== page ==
A colleague also suggested it might be a lot easier just to use a PIC (e.g. 12C508) which, using the internal oscillator, is a single-chip solution. Doh!

25th October 2003

It works!!! The original arcade Space Invaders at 100% on the TRS-80 Model 4P!

Well, close enough for starters, anyway. Connected up my function generator with a 120Hz square wave but can't adjust the duty cycle down enough to get a short enough pulse width. So I'm getting multiple interrupts firing - but the game is holding up very nicely indeed. It "plays" at about 100% regardless, and no graphics or logic glitches at all. Once I've built a simple pulse generator it should play flawlessly at full speed.

In the next few days I'll upload the final binary, the interrupt generation schematic, and all my development tools, source and disassembly.

23rd October 2003

Space Invaders v1.0.0 released! Here's the README.TXT.

I've spent the last 2 days optimising the graphics performance, and have managed to achieve a satisfactory result. The odd graphics glitch remains, despite the fact that I ended up disabling interrupts around the TRS-80 graphics routines, but it's definitely playable. This version runs at 50% on an un-patched xtrs and a real Model 4/4P!

All that remains is to hook up an external interrupt source and get it running at 100%. If results in xtrs are anything to go by, it should stand up to the increased frequency!

Old News - HERE



Full source and virtual disk development environment.
Initial release of Space Invaders for the TRS-80. Runs at 50% on an unpatched xtrs or a real Model 4/4P. Release includes self-booting virtual disk image, binary image for serial booting, and HEX2BIN utility. See below or the included README.TXT file for instructions.
Preview version of Space Invaders. Virtual disk image (.DSK) that will run on an un-patched version of xtrs at 50%. Simply change the #define TIMER_HZ_4 60 to 120 in trs_interrupt.c to run at full speed.
Note that this version will run on a real TRS-80 Model 4/4P (at 50%).
Binary image of SI loader code for serial booting on Model 4P (see below).
Win32 binary and source (for linux etc) for creating an intel hex format file for serial booting on Model 4P (see below).
Preview-only version of Space Invaders that will only run on a patched version of xtrs (patch included). Note that the screen has yet to be rotated and doubled, but otherwise it is fully playable. (Hint: in xtrs use -scale 1,1 for best viewing.)

In order to play Space Invaders on the TRS-80 (emulator or actual machine), you'll need a copy of the original arcade ROM image. The ROM image is copyrighted and not mine to give away, so please do not ask me for it. Unless this is your first time on the internet, you should be able to find it within a couple of minutes!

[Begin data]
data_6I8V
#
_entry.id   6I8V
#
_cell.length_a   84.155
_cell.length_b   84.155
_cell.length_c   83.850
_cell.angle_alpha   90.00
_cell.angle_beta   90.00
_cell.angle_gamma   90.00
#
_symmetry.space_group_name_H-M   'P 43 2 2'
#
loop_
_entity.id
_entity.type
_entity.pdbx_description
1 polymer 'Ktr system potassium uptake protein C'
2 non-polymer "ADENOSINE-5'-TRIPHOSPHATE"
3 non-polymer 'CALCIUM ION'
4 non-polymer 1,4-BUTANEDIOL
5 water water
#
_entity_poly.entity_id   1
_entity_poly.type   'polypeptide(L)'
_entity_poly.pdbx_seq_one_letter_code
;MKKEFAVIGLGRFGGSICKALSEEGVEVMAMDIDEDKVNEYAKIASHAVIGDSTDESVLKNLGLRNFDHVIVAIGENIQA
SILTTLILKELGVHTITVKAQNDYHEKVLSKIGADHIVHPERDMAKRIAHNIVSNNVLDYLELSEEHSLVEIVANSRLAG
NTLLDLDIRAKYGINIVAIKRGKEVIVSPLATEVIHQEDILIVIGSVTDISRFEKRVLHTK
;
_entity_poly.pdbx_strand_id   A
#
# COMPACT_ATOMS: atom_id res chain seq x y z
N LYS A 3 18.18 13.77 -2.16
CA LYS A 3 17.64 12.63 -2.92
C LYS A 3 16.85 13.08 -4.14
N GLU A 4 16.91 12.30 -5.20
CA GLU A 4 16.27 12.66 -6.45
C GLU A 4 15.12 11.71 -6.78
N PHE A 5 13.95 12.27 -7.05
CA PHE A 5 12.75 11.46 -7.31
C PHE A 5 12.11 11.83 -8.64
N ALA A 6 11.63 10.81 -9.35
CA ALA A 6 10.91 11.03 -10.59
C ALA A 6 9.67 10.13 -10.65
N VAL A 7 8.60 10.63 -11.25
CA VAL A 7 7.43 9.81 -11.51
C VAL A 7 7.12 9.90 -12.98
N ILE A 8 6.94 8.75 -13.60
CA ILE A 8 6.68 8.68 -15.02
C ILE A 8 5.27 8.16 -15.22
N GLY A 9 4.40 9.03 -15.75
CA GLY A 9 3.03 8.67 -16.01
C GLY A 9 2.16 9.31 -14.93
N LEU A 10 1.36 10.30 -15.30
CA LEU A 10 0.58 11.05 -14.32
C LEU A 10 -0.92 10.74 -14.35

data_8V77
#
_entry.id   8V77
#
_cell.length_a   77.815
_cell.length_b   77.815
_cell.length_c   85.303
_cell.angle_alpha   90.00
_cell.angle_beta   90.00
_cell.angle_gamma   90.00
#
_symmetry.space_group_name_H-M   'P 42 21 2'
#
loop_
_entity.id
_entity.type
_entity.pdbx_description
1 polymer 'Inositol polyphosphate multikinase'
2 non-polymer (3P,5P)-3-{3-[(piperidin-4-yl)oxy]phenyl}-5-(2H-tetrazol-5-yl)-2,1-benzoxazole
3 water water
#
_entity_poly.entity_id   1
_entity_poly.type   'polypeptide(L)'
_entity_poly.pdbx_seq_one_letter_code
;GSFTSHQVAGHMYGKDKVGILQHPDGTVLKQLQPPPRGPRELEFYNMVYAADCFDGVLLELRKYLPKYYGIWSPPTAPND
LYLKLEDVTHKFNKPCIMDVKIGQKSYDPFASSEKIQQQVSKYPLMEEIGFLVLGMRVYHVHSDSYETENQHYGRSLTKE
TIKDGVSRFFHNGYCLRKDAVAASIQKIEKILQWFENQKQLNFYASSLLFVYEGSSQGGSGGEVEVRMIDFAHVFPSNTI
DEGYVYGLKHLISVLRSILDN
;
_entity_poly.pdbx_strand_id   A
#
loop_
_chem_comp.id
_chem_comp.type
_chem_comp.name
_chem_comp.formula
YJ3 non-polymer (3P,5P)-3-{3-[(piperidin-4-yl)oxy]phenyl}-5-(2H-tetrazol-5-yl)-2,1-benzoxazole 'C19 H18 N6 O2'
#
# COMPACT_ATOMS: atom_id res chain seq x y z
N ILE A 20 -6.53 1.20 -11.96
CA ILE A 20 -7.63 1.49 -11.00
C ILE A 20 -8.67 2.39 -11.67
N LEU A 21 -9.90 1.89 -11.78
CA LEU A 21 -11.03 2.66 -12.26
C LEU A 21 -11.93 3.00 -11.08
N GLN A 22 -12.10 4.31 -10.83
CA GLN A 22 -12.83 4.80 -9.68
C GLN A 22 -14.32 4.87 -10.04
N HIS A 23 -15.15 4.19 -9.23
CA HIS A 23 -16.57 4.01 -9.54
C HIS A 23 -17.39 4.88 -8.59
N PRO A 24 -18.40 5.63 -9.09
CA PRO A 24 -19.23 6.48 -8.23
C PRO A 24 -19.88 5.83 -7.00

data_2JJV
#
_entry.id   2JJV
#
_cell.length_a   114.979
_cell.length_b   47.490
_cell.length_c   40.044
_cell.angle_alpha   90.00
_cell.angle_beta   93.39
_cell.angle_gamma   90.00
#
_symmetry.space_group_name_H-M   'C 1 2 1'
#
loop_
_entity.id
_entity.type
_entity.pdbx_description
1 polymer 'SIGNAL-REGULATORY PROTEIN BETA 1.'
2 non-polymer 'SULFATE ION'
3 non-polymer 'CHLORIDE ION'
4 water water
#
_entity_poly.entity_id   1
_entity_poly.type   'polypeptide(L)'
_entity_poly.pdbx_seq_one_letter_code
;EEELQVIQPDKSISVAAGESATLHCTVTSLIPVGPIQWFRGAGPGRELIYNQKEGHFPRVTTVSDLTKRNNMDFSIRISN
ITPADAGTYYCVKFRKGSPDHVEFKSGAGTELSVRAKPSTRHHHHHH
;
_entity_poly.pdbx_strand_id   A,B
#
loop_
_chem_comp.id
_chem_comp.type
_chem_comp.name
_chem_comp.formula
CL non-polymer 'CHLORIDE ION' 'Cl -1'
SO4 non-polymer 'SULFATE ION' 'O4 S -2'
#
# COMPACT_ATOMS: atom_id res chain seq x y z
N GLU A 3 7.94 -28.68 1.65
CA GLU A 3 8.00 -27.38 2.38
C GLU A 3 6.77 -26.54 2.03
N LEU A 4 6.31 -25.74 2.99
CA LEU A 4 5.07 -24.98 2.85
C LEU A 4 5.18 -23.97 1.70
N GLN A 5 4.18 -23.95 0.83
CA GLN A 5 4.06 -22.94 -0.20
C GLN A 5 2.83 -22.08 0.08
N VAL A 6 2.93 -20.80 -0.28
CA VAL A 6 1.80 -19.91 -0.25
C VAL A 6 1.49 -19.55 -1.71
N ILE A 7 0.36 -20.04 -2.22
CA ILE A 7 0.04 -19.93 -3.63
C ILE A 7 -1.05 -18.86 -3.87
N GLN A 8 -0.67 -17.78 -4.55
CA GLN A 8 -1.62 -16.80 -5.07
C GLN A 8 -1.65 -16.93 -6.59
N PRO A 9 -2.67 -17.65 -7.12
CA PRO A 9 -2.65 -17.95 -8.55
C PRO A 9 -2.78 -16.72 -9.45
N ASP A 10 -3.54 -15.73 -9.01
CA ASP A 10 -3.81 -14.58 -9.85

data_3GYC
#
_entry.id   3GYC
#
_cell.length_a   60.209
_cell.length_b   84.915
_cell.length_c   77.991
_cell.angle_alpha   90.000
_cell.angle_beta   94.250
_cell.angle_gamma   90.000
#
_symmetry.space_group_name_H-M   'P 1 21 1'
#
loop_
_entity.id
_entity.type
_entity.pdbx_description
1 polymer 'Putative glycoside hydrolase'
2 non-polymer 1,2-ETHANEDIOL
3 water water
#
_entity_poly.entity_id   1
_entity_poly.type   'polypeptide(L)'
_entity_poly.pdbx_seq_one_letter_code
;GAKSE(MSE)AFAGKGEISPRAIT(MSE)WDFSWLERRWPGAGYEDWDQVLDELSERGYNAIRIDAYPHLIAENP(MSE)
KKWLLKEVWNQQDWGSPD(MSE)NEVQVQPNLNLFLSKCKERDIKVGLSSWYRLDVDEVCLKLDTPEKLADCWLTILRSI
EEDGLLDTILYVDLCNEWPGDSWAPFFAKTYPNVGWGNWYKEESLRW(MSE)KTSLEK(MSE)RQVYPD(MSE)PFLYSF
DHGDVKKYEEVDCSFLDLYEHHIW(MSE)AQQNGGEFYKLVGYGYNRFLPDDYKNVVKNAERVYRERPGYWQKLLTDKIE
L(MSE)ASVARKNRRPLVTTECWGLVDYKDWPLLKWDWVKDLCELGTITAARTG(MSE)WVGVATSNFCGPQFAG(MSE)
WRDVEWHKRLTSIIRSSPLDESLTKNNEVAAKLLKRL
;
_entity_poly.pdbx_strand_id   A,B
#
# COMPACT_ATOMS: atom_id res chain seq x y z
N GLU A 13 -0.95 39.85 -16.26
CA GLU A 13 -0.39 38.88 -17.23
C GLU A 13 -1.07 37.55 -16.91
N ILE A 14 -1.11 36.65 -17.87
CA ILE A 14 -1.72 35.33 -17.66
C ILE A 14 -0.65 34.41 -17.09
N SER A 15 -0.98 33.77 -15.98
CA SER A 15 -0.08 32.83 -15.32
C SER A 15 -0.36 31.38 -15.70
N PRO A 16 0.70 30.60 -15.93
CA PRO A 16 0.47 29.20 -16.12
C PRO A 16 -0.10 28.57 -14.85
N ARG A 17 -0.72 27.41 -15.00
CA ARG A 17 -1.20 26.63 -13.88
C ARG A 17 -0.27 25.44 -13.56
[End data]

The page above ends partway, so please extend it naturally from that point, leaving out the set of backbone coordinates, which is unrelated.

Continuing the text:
You'll need the romset that MAME identifies as 'INVADERS'.

Name              Size       Checksum
invaders.h      2048 CRC(734f5ad8) SHA1(ff6200af4c9110d8181249cbcef1a8a40fa40b7f)
invaders.g      2048 CRC(6bfaca4a) SHA1(16f48649b531bdef8c2d1446c429b5f414524350)
invaders.f      2048 CRC(0ccead96) SHA1(537aef03468f63c5b9e11dd61e253f7ae17d9743)
invaders.e      2048 CRC(14e538b0) SHA1(1d6ca0c99f9df71e2990b610deb9d7da0125e2d8)

The ROM image files need to be concatenated together as follows:
cat invaders.h invaders.g invaders.f invaders.e >invaders.rom (on Linux)
copy /b invaders.h+invaders.g+invaders.f+invaders.e invaders.rom (on Windows)

Virtual Disk Image

The image is a bootable (LDOS) virtual disk image with the SI/CMD executable. This executable reads the ROM image from a disk file named 'INVADERS/ROM'. After you've created the ROM image above, simply import the file into xtrs using the IMPORT/CMD command file included on the image.
Execute SI/CMD to play the game.

Intel Hex Image and Serial Booting

The SILDR.BIN file is binary image that may be concatenated with the invaders ROM image and downloaded to the Model 4P via the serial boot ROM procedure.
First, concatenate SILDR.BIN to the end of the ROM image:
cat invaders.rom sildr.bin >sitrs.bin (on Linux)
copy /b invaders.rom+sildr.bin sitrs.bin (on Windows)
Next, convert the binary image to intel hex format, using the bin2hex package I've provided above.
bin2hex -b6000 -t8000 sitrs.bin >sitrs.hex
This image may now be downloaded from a (Win32) PC to the Model 4P using SBOOT4T.

Playing Space Invaders on the TRS-80

Standard MAME keys apply (more-or-less).

Insert Coin
1P Start
2P Start
Joystick Left
Joystick Right
Space Bar

Feedback welcome!